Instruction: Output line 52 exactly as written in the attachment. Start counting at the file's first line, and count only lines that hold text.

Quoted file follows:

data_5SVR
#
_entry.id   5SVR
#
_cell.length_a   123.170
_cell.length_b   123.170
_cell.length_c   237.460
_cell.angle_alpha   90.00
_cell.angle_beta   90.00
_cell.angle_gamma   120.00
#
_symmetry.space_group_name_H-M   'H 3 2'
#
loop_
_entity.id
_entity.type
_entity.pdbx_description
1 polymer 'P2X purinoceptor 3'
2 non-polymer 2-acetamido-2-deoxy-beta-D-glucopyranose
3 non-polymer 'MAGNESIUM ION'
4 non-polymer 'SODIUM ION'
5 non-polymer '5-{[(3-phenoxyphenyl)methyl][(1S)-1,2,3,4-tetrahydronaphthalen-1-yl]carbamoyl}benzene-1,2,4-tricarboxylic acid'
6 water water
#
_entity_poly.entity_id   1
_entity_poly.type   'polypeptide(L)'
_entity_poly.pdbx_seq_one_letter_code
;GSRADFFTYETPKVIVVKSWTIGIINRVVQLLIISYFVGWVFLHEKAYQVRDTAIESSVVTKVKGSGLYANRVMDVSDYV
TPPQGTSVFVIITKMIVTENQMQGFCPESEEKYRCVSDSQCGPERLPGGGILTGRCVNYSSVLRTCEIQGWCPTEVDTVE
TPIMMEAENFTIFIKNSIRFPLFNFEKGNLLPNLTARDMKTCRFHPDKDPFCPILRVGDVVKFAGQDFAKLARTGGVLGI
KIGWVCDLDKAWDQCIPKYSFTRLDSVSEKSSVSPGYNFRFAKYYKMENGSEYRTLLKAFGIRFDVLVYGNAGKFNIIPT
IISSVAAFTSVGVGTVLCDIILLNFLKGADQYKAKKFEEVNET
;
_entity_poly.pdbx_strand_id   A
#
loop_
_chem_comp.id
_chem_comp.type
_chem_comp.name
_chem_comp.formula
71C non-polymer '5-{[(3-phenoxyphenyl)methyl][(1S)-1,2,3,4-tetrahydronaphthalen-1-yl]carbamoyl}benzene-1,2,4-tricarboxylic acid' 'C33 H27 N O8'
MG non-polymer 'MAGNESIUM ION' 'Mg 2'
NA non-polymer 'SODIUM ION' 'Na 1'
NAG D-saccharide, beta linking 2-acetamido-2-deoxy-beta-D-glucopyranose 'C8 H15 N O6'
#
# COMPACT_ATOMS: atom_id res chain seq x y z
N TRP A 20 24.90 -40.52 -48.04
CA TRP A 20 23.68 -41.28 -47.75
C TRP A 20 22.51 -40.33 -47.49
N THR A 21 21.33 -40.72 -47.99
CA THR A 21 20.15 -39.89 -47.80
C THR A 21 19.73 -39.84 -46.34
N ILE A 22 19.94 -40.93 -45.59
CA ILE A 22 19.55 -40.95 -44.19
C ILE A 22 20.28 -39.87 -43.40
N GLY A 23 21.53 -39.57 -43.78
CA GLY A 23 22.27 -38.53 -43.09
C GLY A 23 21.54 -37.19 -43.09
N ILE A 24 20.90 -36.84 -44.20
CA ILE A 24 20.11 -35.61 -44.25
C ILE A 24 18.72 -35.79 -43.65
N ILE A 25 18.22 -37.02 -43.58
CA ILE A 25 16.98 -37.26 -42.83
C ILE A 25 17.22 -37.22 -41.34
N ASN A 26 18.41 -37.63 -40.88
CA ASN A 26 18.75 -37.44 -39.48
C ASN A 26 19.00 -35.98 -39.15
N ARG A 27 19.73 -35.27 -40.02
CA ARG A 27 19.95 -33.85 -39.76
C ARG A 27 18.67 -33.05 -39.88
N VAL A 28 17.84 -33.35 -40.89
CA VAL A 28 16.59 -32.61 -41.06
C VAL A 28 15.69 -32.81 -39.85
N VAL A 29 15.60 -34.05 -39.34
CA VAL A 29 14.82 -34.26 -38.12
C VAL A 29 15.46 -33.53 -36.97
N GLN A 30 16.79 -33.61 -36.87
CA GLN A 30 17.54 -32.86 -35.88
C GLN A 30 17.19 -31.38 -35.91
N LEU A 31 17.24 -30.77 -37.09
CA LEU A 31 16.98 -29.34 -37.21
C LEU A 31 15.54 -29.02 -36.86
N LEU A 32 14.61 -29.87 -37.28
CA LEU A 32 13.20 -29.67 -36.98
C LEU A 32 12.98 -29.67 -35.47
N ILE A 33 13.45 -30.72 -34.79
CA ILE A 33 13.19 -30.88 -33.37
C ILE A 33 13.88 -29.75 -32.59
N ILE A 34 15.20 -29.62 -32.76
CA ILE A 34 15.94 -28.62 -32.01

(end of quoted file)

C THR A 21 19.73 -39.84 -46.34